FIG. 5 is a flow chart illustrating a method 501 for modifying an image projection axis based on data received from a sensor 316 according to an embodiment. While the method 501 is described most specifically with respect to using an IMU such as the IMU 402 or FIG. 4, it may be similarly applied to receiving an image instability indication from other types of sensors.
  • [0054]
    In step 502, image movement or image displacement data (e.g. IMU data) is acquired. According to an embodiment, the image movement data is acquired once per frame. In alternative embodiments, it may be desirable to acquire image movement data at a higher or lower rate. According to some embodiments, the angle of the instrument with respect to local gravity is used to determine and maintain a projected image horizon. According to some embodiments, data corresponding to six axes comprising translation in three dimensions and rotation about three dimensions is collected. Proceeding to step 504, an image orientation corresponding to a projection axis is computed. The computed image or projection axis orientation may be determined on an absolute basis or a relative basis. When computed on a relative basis, it may be convenient to determine the change in projection axis relative to the prior video frame. As will be appreciated from the discussion below, it may also be advantageous to compute the change in projection axis relative to a series of video frames.
  • [0055]
    Proceeding to step 506, a modified projection axis is determined and the projection axis is modified to compensate for changes in image orientation. The modified projection axis may be determined as a function of the change in image orientation determined in step 504. Additionally, other parameters such as a gain value, an accumulated orientation change, and a change model parameter may be used to determine the modified projection axis. As will be understood from other discussion herein, there may be a number of ways to actualize a change in projection axis including, for example, actuating one or more optical elements, actuating a change in an image generator orientation, and modifying a display bitmap such as by changing the assignment of a display datum.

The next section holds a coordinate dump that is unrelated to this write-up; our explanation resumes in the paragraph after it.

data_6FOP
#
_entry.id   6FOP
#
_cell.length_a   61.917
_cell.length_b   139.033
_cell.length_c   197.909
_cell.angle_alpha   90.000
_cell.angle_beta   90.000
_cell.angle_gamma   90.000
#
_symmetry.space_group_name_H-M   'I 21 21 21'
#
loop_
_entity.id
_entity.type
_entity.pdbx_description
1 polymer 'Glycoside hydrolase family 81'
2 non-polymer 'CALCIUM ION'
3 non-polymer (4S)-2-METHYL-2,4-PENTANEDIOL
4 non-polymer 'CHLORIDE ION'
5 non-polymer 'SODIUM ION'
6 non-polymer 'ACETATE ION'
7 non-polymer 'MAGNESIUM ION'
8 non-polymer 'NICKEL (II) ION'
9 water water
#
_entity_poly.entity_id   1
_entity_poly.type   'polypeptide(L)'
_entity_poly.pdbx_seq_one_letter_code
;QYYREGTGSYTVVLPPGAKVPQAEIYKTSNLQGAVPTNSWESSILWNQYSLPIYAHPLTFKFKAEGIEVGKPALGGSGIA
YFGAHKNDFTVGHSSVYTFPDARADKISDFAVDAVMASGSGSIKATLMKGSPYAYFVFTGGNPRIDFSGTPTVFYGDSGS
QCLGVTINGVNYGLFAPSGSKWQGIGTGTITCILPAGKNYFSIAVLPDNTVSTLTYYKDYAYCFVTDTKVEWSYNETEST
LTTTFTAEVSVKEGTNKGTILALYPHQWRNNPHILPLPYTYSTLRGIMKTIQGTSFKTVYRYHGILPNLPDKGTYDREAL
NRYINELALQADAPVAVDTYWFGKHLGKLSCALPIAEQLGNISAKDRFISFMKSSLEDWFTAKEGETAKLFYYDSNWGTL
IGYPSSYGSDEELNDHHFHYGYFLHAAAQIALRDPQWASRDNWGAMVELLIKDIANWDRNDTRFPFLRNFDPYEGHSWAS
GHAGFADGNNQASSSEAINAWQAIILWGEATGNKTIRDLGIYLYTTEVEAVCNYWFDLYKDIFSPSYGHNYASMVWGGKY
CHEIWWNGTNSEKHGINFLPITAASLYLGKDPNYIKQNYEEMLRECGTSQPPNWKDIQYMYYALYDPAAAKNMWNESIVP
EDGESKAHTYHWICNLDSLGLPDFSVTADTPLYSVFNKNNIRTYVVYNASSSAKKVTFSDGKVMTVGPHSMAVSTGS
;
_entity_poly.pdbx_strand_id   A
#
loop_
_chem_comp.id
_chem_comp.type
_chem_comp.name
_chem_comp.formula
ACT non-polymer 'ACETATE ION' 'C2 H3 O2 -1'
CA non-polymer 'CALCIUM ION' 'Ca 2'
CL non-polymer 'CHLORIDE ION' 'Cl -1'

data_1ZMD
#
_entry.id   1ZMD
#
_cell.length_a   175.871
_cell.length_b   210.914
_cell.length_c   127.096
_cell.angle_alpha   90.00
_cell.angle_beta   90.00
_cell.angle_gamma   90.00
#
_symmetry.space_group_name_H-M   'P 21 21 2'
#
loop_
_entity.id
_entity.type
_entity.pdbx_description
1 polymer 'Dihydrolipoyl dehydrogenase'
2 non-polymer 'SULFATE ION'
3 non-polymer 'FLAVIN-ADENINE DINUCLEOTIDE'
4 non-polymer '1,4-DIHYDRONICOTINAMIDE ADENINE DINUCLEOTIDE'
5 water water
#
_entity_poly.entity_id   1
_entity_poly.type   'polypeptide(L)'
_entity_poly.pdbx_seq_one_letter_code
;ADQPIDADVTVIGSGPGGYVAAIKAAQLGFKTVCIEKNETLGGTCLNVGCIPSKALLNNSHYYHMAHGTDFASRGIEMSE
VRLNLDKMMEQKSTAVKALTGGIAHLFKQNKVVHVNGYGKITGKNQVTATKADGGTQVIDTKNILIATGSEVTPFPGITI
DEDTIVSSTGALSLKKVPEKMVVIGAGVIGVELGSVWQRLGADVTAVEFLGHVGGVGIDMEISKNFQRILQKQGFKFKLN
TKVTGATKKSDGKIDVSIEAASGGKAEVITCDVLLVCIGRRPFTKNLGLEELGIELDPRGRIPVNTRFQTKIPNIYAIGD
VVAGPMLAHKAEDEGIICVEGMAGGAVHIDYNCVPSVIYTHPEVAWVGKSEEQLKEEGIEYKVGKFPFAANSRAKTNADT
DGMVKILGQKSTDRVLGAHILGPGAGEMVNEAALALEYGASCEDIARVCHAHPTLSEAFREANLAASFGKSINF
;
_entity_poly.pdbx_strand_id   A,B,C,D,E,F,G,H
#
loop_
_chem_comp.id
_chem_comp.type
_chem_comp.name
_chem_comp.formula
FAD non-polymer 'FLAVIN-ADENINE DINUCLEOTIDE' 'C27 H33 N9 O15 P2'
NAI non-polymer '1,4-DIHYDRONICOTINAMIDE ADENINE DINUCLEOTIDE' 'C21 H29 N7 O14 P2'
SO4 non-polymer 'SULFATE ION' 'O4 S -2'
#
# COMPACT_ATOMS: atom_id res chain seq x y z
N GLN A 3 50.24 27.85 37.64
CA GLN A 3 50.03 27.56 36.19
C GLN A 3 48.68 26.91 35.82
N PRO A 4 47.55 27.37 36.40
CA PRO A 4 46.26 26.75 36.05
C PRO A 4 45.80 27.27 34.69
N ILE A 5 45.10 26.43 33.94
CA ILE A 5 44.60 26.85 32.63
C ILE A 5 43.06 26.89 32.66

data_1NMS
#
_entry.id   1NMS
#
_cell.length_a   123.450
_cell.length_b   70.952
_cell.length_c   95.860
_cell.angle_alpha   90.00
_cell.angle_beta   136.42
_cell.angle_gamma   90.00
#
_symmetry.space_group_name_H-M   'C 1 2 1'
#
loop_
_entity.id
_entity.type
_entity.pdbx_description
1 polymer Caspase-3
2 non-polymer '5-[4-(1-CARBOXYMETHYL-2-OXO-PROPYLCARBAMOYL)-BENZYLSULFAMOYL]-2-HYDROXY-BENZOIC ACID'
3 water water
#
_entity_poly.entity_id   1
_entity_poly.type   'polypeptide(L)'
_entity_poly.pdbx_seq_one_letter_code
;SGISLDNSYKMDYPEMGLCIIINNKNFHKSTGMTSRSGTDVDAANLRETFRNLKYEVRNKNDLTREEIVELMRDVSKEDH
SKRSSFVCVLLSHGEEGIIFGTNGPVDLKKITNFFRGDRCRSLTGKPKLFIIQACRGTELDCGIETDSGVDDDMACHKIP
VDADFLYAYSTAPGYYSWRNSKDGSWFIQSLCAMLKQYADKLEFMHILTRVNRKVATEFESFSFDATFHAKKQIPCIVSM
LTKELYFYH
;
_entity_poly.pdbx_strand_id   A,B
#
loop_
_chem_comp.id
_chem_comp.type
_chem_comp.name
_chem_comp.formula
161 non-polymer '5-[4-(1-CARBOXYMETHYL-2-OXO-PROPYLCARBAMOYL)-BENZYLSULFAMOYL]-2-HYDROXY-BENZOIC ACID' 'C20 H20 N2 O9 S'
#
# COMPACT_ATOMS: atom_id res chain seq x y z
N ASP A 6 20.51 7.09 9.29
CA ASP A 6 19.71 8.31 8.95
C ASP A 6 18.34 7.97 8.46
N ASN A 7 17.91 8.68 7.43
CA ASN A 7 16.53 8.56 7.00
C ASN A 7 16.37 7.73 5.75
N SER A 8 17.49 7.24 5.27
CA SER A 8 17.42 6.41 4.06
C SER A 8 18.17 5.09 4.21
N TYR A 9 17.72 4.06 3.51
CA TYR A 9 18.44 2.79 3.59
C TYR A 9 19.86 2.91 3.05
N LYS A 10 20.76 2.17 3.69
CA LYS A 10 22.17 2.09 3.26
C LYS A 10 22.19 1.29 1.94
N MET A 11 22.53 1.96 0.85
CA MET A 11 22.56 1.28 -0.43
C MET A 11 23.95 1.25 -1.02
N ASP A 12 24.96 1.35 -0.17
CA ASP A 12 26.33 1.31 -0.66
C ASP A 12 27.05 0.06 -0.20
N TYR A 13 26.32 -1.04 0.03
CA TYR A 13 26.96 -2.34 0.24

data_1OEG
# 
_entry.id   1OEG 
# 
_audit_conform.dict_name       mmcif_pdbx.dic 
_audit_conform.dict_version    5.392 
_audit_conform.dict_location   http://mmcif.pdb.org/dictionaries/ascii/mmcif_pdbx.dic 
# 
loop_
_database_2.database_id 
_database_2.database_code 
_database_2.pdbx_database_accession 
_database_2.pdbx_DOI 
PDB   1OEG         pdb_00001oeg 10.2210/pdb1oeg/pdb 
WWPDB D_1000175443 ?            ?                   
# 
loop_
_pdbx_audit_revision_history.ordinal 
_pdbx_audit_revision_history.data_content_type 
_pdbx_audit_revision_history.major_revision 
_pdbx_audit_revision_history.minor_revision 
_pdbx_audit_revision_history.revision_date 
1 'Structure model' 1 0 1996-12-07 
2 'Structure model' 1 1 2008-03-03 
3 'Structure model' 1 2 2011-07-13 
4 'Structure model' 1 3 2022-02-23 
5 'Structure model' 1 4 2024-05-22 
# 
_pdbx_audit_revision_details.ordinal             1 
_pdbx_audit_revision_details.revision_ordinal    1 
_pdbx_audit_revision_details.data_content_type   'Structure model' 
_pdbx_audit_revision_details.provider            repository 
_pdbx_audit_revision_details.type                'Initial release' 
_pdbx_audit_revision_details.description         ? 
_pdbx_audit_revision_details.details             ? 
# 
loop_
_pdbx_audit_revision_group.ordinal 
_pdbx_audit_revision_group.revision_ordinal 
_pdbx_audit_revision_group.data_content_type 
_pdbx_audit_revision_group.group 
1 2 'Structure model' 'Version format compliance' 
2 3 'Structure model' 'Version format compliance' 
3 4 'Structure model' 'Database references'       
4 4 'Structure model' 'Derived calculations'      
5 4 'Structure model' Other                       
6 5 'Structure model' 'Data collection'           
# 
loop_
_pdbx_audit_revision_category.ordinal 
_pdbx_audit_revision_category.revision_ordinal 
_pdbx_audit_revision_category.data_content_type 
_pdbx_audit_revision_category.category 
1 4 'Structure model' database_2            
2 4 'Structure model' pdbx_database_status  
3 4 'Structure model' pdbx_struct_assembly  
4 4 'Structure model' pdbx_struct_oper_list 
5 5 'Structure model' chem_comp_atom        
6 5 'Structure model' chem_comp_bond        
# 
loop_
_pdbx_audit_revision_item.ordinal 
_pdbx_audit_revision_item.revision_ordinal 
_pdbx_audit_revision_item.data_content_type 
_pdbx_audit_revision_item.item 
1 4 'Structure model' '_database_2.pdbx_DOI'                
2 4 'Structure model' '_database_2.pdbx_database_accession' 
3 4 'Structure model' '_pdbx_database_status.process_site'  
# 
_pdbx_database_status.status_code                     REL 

• [0056]
    Proceeding to optional step 508, a gain input may be received. For example, a user may select a greater or lesser amount of stabilization. The gain input may further be used to turn image motion compensation on or off. According to another embodiment, the gain input may be determined automatically, for example by determining if excessive accumulation of change or if oscillations in the output control have occurred. Gain input may be used to maximize stability, change an accumulation factor, and/or reduce overcompensation, for example.